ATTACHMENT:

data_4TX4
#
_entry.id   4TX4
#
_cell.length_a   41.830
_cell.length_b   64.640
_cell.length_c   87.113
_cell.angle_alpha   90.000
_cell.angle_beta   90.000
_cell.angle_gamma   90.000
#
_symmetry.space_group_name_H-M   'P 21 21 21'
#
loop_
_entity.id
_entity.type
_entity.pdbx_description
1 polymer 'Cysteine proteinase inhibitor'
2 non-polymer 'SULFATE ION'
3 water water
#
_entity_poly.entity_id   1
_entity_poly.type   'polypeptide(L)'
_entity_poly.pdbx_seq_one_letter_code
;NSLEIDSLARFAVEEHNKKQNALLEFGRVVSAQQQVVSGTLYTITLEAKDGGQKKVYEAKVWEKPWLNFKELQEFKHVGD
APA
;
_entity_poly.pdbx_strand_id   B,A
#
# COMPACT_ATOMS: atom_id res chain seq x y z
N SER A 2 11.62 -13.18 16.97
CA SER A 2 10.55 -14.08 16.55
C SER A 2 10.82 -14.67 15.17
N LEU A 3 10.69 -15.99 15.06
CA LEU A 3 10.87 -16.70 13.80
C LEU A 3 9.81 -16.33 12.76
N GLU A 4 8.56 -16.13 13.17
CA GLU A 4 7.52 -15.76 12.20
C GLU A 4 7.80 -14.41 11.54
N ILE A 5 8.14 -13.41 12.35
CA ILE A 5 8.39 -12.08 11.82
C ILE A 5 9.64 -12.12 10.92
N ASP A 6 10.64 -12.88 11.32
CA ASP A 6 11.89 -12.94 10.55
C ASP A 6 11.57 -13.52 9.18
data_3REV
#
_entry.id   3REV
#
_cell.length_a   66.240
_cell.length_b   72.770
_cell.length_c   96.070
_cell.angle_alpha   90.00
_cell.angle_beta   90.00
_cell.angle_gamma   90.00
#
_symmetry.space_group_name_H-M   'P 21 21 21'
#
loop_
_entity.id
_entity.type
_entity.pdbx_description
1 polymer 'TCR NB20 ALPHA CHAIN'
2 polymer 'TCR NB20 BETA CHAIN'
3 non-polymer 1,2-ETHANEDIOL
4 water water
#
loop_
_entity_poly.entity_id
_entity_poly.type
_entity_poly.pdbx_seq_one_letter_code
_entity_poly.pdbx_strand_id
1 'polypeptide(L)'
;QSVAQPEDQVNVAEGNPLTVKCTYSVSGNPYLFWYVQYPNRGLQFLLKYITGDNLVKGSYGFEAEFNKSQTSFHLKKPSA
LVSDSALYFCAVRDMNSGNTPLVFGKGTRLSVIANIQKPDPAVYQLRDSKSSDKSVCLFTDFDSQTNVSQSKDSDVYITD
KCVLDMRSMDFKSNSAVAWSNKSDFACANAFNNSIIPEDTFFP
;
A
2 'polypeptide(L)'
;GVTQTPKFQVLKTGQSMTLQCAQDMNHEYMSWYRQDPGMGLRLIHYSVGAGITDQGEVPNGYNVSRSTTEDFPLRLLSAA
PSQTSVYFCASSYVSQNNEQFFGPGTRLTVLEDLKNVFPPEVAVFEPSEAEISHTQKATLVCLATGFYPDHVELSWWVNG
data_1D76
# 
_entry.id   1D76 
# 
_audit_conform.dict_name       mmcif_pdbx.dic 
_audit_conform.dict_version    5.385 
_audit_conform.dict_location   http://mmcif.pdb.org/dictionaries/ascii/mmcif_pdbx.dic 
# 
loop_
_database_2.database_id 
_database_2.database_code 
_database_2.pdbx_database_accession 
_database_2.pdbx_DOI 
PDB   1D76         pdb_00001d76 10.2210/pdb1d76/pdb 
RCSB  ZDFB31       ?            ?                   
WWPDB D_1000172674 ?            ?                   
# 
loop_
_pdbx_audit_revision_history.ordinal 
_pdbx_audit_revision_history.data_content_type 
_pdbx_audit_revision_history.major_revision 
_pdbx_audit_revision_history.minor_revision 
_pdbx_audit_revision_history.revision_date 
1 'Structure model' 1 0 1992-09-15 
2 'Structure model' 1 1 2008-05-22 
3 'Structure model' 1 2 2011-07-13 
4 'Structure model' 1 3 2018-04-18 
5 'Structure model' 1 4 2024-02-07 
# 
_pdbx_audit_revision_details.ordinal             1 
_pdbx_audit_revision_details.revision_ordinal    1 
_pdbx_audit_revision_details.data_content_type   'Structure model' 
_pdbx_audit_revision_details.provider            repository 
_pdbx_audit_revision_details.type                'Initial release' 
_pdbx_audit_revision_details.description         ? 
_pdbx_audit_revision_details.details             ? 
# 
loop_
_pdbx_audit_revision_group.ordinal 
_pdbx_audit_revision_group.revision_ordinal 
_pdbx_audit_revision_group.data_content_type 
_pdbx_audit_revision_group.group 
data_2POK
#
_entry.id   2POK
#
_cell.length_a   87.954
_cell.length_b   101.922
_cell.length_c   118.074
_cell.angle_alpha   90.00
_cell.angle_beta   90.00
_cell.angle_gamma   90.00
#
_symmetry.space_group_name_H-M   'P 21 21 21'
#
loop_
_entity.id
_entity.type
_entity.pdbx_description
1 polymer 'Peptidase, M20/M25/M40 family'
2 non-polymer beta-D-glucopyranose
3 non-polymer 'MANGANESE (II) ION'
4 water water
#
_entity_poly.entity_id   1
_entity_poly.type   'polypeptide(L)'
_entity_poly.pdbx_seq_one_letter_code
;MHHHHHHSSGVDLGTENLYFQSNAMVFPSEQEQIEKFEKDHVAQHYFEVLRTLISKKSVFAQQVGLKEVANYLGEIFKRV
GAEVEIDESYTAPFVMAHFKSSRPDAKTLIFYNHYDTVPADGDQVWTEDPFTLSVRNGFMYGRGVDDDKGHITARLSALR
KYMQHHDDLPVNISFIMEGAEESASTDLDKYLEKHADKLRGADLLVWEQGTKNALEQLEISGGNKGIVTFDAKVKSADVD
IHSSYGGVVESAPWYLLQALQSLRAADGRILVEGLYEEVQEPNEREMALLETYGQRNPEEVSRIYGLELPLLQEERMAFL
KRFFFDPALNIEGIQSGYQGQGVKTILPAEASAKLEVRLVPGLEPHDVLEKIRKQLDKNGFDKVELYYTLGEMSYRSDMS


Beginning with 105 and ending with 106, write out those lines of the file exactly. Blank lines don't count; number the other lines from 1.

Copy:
1 'Structure model' 1 0 1992-09-15 
2 'Structure model' 1 1 2008-05-22 